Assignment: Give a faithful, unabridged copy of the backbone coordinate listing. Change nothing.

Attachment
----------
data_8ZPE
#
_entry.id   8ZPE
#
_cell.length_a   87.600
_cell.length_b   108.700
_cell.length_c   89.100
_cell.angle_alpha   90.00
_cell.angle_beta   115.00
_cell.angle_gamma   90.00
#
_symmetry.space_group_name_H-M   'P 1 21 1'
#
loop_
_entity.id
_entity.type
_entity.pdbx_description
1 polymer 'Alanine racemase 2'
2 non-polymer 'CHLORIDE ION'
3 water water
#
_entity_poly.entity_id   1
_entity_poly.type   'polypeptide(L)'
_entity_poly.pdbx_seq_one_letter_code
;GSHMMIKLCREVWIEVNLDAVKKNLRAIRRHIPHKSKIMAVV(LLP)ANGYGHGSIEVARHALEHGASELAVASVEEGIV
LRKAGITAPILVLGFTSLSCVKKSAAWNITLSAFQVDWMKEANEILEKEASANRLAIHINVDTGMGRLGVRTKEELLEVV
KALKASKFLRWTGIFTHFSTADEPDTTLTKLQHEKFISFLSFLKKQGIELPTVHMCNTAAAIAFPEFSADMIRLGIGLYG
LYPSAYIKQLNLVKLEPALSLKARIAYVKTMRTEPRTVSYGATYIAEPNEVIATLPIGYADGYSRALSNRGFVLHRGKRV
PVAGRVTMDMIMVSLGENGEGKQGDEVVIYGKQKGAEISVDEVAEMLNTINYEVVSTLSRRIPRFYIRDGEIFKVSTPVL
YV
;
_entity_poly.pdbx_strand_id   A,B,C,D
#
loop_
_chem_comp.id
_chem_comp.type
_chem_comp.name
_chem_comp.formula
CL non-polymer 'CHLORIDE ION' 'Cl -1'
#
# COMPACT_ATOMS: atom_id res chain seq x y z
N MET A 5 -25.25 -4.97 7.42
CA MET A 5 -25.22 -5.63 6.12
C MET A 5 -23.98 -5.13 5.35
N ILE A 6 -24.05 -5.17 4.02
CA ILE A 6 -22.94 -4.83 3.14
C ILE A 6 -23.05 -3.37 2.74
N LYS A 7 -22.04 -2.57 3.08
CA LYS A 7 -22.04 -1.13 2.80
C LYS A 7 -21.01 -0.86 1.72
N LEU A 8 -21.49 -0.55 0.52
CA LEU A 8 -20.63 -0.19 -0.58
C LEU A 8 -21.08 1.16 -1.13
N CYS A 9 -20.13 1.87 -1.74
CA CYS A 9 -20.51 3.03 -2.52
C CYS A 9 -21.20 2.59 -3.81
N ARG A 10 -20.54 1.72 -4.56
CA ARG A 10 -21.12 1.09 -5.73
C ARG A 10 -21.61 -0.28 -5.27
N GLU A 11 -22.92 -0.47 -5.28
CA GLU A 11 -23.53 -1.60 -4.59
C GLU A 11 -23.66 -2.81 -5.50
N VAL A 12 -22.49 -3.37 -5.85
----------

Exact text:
data_8ZPE
#
_entry.id   8ZPE
#
_cell.length_a   87.600
_cell.length_b   108.700
_cell.length_c   89.100
_cell.angle_alpha   90.00
_cell.angle_beta   115.00
_cell.angle_gamma   90.00
#
_symmetry.space_group_name_H-M   'P 1 21 1'
#
loop_
_entity.id
_entity.type
_entity.pdbx_description
1 polymer 'Alanine racemase 2'
2 non-polymer 'CHLORIDE ION'
3 water water
#
_entity_poly.entity_id   1
_entity_poly.type   'polypeptide(L)'
_entity_poly.pdbx_seq_one_letter_code
;GSHMMIKLCREVWIEVNLDAVKKNLRAIRRHIPHKSKIMAVV(LLP)ANGYGHGSIEVARHALEHGASELAVASVEEGIV
LRKAGITAPILVLGFTSLSCVKKSAAWNITLSAFQVDWMKEANEILEKEASANRLAIHINVDTGMGRLGVRTKEELLEVV
KALKASKFLRWTGIFTHFSTADEPDTTLTKLQHEKFISFLSFLKKQGIELPTVHMCNTAAAIAFPEFSADMIRLGIGLYG
LYPSAYIKQLNLVKLEPALSLKARIAYVKTMRTEPRTVSYGATYIAEPNEVIATLPIGYADGYSRALSNRGFVLHRGKRV
PVAGRVTMDMIMVSLGENGEGKQGDEVVIYGKQKGAEISVDEVAEMLNTINYEVVSTLSRRIPRFYIRDGEIFKVSTPVL
YV
;
_entity_poly.pdbx_strand_id   A,B,C,D
#
loop_
_chem_comp.id
_chem_comp.type
_chem_comp.name
_chem_comp.formula
CL non-polymer 'CHLORIDE ION' 'Cl -1'
#
# COMPACT_ATOMS: atom_id res chain seq x y z
N MET A 5 -25.25 -4.97 7.42
CA MET A 5 -25.22 -5.63 6.12
C MET A 5 -23.98 -5.13 5.35
N ILE A 6 -24.05 -5.17 4.02
CA ILE A 6 -22.94 -4.83 3.14
C ILE A 6 -23.05 -3.37 2.74
N LYS A 7 -22.04 -2.57 3.08
CA LYS A 7 -22.04 -1.13 2.80
C LYS A 7 -21.01 -0.86 1.72
N LEU A 8 -21.49 -0.55 0.52
CA LEU A 8 -20.63 -0.19 -0.58
C LEU A 8 -21.08 1.16 -1.13
N CYS A 9 -20.13 1.87 -1.74
CA CYS A 9 -20.51 3.03 -2.52
C CYS A 9 -21.20 2.59 -3.81
N ARG A 10 -20.54 1.72 -4.56
CA ARG A 10 -21.12 1.09 -5.73
C ARG A 10 -21.61 -0.28 -5.27
N GLU A 11 -22.92 -0.47 -5.28
CA GLU A 11 -23.53 -1.60 -4.59
C GLU A 11 -23.66 -2.81 -5.50
N VAL A 12 -22.49 -3.37 -5.85